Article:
In addition, by looking at curricula and imparting mussar the way we do halakhah, it is difficult to avoid  making it a set of required actions rather than actual character development.  This is what happens in most yeshivos that have a period for Mussar Seder. Aside from that period usually being 15 minutes that are poorly attended immediately after breakfast, the topic is typically the Laws of Lashon Hara from one of the Chafeitz Chaim’s works. Behavior, not attitude. This feeds into an attitude of doing these mitzvos the way one does the more ritual ones, reducing the other person to a cheftzah shel mitzvah, an objects used as a mitzvah. As I heard it put by a single who is tired of being invited to Shabbos meals where “I get to be their tefillin“. We teach people the mitzvah welcoming guests, so they need a guest, but they don’t relate to the person on a human level. My son with Downs tires of teens who come by to entertain him on Shabbos. As some point he realizes that teen views him as a chessedproject rather than a real friend.

Perhaps parenting tools are therefore more important than school ones. (And as Bob Miller noted in his comment on RJR’s article, “Even though yeshivos should place a proper emphasis on middos, are all essential functions of the home to be delegated now to schools? Is there such a thing as too much outsourcing of parenting?” What is parenting about if not imparting values, middos, and character?

So if we agree that a curriculum is not an effective way to impart middos, am I saying there is no role for a school?

First, there is something important about middos that is an educational project. As the first chapter in the Vilna Gaon’s Even Sheleimah is titled, “”Explaining all the ways of breaking the evil middos in general, for that is the root of the entire service of Hashem.” This is an idea, and therefore more amenable to an academic curriculum than character, but it has the potential to color the student’s entire outlook to Judaism and life. And hopefully motivate more adults to continue pursuing middos refinement through adulthood.

We could also try an entirely different approach to teaching the middos themselves. Instead of relaying assessments of each middah, We could instead interevene one step earlier and impart a middos orientation. Say there is an incident in class. Picture the effect of a teacher reframing the issue to be one of middos. “Oh, Shloime won’t share the ball? How did that make you feel? Which middos caused that feeling?” And separately, with Shloime, “Shloimele… Which middahcame out when Duvidl asked for the ball?” “Why that one?” “Do you think it was the right choice?” (And it might have been, David may be a greedy kid…) “Which middah should you have responded with instead?”I am proposing that future middos programming for schools be aimed at get children used to being aware of their middos and how they interact. Then they can be aware of when they are applying or misapplying those values they were taught about. Combined with teaching them the centrality of middos work to being Torah observant, and we are giving them the motivation to improve their middos themselves.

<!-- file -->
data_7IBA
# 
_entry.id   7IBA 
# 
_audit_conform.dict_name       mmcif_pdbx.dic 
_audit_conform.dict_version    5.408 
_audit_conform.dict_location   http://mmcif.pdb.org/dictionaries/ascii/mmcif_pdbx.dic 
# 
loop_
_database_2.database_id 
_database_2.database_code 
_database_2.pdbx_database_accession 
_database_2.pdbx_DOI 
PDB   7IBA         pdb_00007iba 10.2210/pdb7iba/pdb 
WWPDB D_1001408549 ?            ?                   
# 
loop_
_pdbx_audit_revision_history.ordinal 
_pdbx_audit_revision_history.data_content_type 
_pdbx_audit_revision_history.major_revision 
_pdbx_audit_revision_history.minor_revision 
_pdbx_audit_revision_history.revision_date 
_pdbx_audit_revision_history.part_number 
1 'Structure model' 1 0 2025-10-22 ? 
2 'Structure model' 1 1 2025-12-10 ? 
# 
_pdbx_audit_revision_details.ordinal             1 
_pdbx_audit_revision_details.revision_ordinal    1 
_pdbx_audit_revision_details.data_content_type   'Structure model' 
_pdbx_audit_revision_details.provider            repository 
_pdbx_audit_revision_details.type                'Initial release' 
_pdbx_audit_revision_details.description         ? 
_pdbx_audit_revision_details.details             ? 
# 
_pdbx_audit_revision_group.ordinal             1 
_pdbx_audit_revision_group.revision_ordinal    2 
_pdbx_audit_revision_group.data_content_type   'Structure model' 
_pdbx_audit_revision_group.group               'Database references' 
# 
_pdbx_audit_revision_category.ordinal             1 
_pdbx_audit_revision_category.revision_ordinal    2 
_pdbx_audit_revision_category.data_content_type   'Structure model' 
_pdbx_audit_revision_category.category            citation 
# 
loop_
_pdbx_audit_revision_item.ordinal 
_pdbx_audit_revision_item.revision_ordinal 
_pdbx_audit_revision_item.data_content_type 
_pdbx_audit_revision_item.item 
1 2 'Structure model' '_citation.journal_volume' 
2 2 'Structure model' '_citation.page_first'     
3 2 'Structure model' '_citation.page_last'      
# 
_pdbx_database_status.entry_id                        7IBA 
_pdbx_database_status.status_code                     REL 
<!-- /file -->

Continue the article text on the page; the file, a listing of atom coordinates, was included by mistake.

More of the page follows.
Similarly, the best advice I could give those potential role models, including the one writing this blog entry, is to keep a cheshbon hanefesh, a journal or some other record of their actions and reactions throughout the day. That too habituates us in being more aware of our decisions. Only once aware can we actually apply the truths we learned from teachers, rabbeim and books when the actual decision is before us.

Shechitah as a Guide for Personal Evolution

I found the following on R’ Mordechai Torczyner’s blog “The Rebbetzin’s Husband“, in a post titled “Shechitah: A Guide for Evolution“. I thought that was a little confusing, like perhaps the topic would be about how to shecht animals that evolved from our current ones, so I bowlderized the title for this post.

One might be forgiven for thinking of shechitah (kosher slaughter) as a dry topic, mind-numbing in its emphasis on minutiae. Indeed, the sage Rav (Bereishit Rabbah 44:1) argued that the point is obedience, and there is no inherent value in those fine points. Rav said, “Why would G-d care whether one performed shechitah from the front or back of the neck? The mitzvotwere only given in order to refine [G-d’s] creations.”Others would disagree, though. Many chachamim, and particularly the mystics, have contended that the design of each element of a mitzvah involves deep arcana and is of cosmic importance. And beyond that, our masters and mentors, particularly among the chassidim, have attached ethical and moral lessons to the most dry legal codicils.

In a striking example, Rav Yaakov Yechezkel Greenwald, author of “VaYaged Yaakov” and Pupa Rebbe until his passing in 1941, taught lessons in personal evolution based upon the five central potential disqualifications in an act of shechitah:

Shehiyah (pausing)